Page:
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Objectives Gun violence in the USA is a pressing social and public health issue. As rates of gun violence continue to rise, deaths resulting from such violence rise as well. School shootings, in particular, are at their highest recorded levels. In this study, we examined rates of intentional firearm deaths, mass shootings, and school mass shootings in the USA using data from the past 5 years, 2017–2022, to assess trends and reappraise prior examination of this issue.Methods Extant data regarding shooting deaths from 2017 through 2020 were obtained from the Centers for Disease Control and Prevention, National Center for Injury Prevention and Control, the web-based injury statistics query and reporting system (WISQARS), and, for school shootings in particular (2017–2022), from Everytown Research & Policy.ResultsThe number of intentional firearm deaths and the crude death rates increased from 2017 to 2020 in all age categories; crude death rates rose from 4.47 in 2017 to 5.88 in 2020. School shootings made a sharp decline in 2020—understandably so, given the onset of the COVID-19 pandemic and subsequent government or locally mandated school shutdowns—but rose again sharply in 2021.Conclusions Recent data suggest continued upward trends in school shootings, school mass shootings, and related deaths over the past 5 years. Notably, gun violence disproportionately affects boys, especially Black boys, with much higher gun deaths per capita for this group than for any other group of youth. Implications for policy and practice are provided.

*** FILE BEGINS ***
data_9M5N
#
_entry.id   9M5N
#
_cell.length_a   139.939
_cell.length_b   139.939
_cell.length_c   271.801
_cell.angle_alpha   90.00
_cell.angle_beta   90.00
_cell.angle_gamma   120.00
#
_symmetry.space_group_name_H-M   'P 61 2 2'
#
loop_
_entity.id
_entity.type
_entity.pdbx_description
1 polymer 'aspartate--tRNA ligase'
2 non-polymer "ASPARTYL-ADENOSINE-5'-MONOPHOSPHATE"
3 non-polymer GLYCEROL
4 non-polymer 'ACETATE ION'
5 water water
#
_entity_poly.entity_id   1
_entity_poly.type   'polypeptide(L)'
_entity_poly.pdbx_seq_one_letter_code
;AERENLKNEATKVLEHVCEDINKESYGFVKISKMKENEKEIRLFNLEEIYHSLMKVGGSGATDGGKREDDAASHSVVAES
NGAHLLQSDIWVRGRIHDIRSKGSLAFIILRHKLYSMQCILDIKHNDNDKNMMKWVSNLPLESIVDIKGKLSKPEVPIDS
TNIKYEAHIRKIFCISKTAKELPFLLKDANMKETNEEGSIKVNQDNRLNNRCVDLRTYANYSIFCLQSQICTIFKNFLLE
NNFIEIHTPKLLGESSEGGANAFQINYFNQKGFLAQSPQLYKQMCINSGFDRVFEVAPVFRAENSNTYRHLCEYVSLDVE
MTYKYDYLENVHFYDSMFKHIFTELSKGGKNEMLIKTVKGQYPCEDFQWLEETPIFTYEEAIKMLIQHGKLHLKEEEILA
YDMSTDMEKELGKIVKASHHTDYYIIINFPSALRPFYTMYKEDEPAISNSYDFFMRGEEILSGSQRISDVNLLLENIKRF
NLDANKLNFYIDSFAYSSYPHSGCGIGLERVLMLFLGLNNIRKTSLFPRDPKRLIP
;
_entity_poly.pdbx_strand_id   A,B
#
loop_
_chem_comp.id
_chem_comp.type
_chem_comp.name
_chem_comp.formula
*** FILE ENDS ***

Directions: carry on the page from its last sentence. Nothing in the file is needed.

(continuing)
Article
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The definitions and terms used to describe single-incident mass casualty events vary widely and remain contested. To allow for the inclusion of more incidents, larger and more representative samples, and more comprehensive analyses, we argue in favor of using the broad term “rampage” and propose a new model, the Rampage Violence Status Model (RVSM), which provides additional context on completion status and can subsume previous terminology. Additionally, by expanding upon previous researchers’ distinctions and definitions of various stages and completion statuses, we suggest adopting the following terms as stages in the progression of rampage violence, per the RVSM: researched, planned, prepared, initiated, interrupted, attempted, and completed.